For years, supporters of Internet regulation have argued that it is a political winner—that voters would flock to candidates who promised to impose so-called neutrality rules on the Web.
Last week, that proposition was put to the test, as a group called the Progressive Change Campaign Committee (PCCC) released a statement signed by 95 candidates for Congress pledging to support net neutrality regulation if elected. At the time, a spokesman for the PCCC predicted that “the announcement would help generate enthusiasm for net-neutrality legislation in the next Congress.”
The test did not go well. As Scott Cleland of the Precursor Group reported, of the 95 candidates, exactly zero won. None. Nada. Nichts. That’s a record that would be hard to duplicate if they had picked 95 names from a hat. Rather than lead to political enthusiasm, the pledge led to political euthanasia.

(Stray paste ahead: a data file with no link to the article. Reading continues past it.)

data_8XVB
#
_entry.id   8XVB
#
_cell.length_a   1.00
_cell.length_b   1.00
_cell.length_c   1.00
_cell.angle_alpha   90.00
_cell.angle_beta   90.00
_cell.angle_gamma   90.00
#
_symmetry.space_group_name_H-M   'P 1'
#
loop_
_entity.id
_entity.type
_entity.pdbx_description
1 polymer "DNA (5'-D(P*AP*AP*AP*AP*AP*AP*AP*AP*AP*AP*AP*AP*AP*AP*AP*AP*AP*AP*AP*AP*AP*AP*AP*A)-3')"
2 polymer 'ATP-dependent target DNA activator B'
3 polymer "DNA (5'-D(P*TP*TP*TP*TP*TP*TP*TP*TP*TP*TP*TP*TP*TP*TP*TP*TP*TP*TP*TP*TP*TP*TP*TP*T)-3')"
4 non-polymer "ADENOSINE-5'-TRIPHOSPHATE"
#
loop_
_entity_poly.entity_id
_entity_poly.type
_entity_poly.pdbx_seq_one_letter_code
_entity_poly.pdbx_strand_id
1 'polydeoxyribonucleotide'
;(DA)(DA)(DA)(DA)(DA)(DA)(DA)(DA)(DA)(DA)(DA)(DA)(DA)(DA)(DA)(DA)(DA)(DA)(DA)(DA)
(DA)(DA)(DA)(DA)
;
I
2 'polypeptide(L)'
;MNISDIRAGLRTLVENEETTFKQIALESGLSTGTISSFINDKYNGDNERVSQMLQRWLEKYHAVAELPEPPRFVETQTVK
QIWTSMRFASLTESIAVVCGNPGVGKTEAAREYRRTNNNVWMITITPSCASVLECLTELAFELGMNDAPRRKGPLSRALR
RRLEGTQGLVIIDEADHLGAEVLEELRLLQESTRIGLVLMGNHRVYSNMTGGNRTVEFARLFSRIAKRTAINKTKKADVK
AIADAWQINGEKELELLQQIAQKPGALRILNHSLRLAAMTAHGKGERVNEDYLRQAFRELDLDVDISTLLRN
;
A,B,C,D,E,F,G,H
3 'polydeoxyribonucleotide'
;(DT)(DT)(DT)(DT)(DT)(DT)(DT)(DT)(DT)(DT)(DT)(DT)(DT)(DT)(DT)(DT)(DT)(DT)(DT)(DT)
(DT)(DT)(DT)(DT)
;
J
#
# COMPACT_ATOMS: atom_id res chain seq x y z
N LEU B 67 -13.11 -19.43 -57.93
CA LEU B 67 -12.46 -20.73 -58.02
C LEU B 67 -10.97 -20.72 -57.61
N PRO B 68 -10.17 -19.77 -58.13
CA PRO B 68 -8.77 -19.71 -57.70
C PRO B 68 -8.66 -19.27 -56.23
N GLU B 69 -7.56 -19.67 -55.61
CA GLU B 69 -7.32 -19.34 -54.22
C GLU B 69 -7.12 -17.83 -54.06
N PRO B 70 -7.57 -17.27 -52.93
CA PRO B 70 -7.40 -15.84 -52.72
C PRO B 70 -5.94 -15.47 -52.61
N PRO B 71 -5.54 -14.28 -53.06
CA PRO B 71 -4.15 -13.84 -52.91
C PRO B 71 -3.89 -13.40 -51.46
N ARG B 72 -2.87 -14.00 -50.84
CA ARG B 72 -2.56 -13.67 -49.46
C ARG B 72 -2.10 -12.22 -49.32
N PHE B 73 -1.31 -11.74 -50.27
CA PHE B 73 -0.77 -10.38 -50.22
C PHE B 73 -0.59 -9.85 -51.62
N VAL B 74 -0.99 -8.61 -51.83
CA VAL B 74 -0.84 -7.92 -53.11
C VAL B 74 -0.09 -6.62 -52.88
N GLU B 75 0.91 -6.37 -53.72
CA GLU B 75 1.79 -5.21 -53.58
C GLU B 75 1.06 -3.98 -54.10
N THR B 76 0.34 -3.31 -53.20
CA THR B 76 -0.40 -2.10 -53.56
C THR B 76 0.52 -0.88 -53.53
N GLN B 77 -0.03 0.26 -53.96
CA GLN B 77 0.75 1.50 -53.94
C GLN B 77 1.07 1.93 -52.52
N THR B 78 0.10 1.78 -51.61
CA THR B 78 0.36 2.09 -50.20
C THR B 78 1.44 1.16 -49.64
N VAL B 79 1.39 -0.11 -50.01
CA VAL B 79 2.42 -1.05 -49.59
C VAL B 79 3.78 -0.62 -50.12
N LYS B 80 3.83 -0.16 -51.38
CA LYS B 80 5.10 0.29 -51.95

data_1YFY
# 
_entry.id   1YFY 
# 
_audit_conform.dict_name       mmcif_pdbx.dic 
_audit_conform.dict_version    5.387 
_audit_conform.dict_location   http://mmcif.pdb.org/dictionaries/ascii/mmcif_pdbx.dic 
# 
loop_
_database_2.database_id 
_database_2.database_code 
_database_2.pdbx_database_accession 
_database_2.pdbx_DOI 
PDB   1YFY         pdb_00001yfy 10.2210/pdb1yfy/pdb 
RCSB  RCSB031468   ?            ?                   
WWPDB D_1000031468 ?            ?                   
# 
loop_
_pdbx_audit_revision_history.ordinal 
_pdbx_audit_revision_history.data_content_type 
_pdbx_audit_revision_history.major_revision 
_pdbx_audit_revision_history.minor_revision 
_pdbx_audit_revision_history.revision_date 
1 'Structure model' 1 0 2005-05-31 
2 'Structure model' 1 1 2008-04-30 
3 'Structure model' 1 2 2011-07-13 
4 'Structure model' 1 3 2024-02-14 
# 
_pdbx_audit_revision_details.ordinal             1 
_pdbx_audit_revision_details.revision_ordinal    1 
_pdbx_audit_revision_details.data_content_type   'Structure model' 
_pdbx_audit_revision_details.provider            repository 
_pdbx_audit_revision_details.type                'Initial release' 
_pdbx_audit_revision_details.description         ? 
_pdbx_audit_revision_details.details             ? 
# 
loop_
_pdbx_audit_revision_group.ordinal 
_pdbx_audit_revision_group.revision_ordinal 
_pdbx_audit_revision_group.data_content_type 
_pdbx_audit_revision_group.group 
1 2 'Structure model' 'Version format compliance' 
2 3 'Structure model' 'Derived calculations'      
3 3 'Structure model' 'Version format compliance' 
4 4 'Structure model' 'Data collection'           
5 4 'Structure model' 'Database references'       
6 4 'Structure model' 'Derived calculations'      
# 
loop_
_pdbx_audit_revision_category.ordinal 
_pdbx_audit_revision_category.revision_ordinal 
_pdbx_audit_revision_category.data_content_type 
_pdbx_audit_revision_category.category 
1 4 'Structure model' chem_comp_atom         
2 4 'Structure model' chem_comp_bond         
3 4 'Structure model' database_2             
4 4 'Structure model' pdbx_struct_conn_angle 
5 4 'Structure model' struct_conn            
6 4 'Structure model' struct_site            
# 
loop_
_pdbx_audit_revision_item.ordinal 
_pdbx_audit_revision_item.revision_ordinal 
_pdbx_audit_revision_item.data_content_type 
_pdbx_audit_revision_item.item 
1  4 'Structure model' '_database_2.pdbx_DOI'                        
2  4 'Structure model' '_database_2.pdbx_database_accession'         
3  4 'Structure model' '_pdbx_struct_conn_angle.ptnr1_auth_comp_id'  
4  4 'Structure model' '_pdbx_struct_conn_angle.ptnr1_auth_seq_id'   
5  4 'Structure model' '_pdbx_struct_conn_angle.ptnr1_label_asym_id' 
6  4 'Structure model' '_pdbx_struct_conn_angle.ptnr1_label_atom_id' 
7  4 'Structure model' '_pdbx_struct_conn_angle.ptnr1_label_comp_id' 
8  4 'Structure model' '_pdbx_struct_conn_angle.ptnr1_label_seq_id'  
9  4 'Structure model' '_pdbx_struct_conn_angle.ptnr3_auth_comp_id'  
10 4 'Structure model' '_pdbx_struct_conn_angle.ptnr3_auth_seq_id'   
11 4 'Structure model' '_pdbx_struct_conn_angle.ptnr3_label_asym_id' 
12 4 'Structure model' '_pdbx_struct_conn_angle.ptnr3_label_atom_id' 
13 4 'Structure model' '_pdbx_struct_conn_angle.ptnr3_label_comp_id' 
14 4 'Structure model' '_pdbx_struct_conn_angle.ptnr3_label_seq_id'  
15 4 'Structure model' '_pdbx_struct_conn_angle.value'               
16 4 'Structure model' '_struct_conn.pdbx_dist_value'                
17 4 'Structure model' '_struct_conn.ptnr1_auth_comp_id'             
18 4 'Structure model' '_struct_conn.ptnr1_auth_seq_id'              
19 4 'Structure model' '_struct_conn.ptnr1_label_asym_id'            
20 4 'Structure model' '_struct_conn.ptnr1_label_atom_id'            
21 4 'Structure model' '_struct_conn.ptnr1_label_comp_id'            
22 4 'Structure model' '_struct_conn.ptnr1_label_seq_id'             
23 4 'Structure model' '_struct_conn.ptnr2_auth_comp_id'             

Of course, it’s hard to say that the candidates lost because of the pledge. But it sure doesn’t look like it helped anyone. Net neutrality, it seems, makes no more political sense than it does economic sense.